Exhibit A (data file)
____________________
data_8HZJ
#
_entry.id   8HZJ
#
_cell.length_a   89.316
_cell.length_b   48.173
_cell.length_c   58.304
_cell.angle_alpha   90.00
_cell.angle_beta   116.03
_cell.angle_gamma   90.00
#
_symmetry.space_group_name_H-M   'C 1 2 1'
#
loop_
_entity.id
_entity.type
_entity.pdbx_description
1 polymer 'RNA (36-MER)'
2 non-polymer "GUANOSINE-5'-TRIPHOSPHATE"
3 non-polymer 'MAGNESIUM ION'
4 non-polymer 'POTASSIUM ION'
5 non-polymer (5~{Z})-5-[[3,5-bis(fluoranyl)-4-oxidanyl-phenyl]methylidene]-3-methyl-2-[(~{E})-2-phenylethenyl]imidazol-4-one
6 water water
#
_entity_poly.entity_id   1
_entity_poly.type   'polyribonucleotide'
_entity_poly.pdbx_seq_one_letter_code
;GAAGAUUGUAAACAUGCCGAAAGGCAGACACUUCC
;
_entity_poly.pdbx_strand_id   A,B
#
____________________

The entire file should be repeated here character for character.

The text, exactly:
data_8HZJ
#
_entry.id   8HZJ
#
_cell.length_a   89.316
_cell.length_b   48.173
_cell.length_c   58.304
_cell.angle_alpha   90.00
_cell.angle_beta   116.03
_cell.angle_gamma   90.00
#
_symmetry.space_group_name_H-M   'C 1 2 1'
#
loop_
_entity.id
_entity.type
_entity.pdbx_description
1 polymer 'RNA (36-MER)'
2 non-polymer "GUANOSINE-5'-TRIPHOSPHATE"
3 non-polymer 'MAGNESIUM ION'
4 non-polymer 'POTASSIUM ION'
5 non-polymer (5~{Z})-5-[[3,5-bis(fluoranyl)-4-oxidanyl-phenyl]methylidene]-3-methyl-2-[(~{E})-2-phenylethenyl]imidazol-4-one
6 water water
#
_entity_poly.entity_id   1
_entity_poly.type   'polyribonucleotide'
_entity_poly.pdbx_seq_one_letter_code
;GAAGAUUGUAAACAUGCCGAAAGGCAGACACUUCC
;
_entity_poly.pdbx_strand_id   A,B
#